TEXT OF INTERVIEW
Lisa Napoli: Two dollars and a nickel. That's how much it'll cost you to buy a British pound. It's the highest the pound's been in 26 years. The euro keeps climbing too. Today it's at $1.38. Now, you know this is crummy news if you're planning to head to Europe this summer, but I asked our London Bureau Chief Stephen Beard the other effects.
Stephen Beard: What it will mean of course is that European exports to the U.S. will become a lot more expensive. That'll be bad for European exports. It'll b e bad for countries like germany, which is one of the world's major exporters, which has essentially kept its economy afloat by exporting to the U.S. If we take, though, an individual company like Airbus — it's in deep, deep trouble for all sorts of reasons, but one of the big problems it has is that it sells its aircraft priced in U.S. dollars, but most of its costs are in euros. So as the dollar declines, its profits are going to cover less and less of its euro costs.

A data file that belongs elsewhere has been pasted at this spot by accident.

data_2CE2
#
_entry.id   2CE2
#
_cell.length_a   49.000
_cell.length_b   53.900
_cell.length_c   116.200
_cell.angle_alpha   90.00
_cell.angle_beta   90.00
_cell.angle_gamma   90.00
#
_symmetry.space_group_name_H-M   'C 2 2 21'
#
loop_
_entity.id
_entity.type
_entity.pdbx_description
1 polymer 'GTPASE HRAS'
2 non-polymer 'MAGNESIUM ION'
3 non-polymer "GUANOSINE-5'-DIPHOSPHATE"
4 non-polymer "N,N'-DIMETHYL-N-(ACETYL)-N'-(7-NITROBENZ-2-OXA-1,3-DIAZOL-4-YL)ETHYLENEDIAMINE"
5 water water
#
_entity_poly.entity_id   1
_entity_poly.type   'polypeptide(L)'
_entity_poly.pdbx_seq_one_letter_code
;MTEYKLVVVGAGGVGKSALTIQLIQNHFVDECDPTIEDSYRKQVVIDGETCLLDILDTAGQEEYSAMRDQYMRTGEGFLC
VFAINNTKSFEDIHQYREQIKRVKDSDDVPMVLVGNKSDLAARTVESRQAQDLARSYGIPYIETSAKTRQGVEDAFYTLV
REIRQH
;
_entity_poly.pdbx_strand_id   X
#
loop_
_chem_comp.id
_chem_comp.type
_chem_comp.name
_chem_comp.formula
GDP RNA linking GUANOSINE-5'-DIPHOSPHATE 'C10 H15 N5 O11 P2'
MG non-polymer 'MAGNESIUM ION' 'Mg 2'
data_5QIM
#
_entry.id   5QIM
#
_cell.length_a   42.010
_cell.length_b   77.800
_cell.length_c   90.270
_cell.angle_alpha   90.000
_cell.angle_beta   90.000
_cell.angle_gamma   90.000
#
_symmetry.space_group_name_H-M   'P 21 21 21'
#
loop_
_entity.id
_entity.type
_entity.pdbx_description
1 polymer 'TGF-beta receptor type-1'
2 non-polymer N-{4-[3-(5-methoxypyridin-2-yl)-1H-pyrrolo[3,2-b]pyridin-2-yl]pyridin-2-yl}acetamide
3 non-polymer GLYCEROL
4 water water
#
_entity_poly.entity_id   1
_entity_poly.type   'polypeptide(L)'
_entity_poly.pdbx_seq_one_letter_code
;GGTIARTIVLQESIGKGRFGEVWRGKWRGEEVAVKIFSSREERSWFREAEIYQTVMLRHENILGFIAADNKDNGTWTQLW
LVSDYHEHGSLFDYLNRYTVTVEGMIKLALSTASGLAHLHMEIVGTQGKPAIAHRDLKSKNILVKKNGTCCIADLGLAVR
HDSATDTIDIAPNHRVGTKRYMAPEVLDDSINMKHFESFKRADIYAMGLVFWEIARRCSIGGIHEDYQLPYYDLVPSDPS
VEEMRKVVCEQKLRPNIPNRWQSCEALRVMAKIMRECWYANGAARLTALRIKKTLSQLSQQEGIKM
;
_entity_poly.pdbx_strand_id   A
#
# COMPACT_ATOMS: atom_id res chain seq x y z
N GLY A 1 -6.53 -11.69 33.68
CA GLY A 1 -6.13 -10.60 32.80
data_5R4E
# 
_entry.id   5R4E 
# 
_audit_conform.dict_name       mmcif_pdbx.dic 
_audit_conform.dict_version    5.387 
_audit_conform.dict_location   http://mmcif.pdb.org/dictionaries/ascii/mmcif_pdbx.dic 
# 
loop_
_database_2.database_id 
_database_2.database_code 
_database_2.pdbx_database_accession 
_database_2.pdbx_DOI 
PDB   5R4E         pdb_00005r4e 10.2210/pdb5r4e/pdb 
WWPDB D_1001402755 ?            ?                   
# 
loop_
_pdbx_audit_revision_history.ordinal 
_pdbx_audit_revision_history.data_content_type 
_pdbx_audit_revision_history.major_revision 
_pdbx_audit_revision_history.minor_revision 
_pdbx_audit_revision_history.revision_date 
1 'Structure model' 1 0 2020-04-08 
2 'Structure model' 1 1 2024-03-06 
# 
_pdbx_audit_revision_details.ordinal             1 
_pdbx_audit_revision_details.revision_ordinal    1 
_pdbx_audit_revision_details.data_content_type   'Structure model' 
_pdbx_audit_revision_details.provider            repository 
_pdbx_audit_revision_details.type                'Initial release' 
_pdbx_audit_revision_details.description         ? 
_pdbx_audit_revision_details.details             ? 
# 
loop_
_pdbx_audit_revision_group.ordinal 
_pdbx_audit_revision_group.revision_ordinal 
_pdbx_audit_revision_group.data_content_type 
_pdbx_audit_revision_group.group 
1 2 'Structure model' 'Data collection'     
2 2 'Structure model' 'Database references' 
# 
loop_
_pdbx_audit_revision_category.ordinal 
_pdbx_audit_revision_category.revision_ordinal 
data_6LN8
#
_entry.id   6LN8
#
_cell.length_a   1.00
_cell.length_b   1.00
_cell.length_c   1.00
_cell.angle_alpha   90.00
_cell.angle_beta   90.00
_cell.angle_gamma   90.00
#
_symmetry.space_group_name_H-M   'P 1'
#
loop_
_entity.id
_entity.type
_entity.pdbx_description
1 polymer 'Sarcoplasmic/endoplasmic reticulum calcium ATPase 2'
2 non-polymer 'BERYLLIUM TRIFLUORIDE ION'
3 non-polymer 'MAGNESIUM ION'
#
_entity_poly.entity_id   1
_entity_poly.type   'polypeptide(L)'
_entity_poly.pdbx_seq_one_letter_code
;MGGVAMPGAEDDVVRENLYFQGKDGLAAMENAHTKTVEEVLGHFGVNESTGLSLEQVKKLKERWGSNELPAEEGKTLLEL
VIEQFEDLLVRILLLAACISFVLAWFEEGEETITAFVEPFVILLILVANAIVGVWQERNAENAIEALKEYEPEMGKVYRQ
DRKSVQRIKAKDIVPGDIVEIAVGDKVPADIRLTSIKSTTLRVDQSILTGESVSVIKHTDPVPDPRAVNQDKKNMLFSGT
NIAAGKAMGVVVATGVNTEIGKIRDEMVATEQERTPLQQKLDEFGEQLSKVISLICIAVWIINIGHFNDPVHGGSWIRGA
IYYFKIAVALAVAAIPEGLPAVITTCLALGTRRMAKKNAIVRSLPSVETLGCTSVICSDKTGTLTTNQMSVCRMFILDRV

Napoli: So Stephen, it's not just the tourists who are hit by this, the tourism industry that's hit by this, which of course is enormous, what you're saying is that it has deeper effects. Does anybody benefit from the dollar falling?
Beard: The U.S. will certainly benefit, and it's what the U.S. needs to deal with this huge trade deficit because obviously a weaker dollar will make it more difficult for Americans to import those increasingly expensive goods from abroad while making American goods much more attractive in overseas markets.
Napoli: That's our Stephen Beard in London.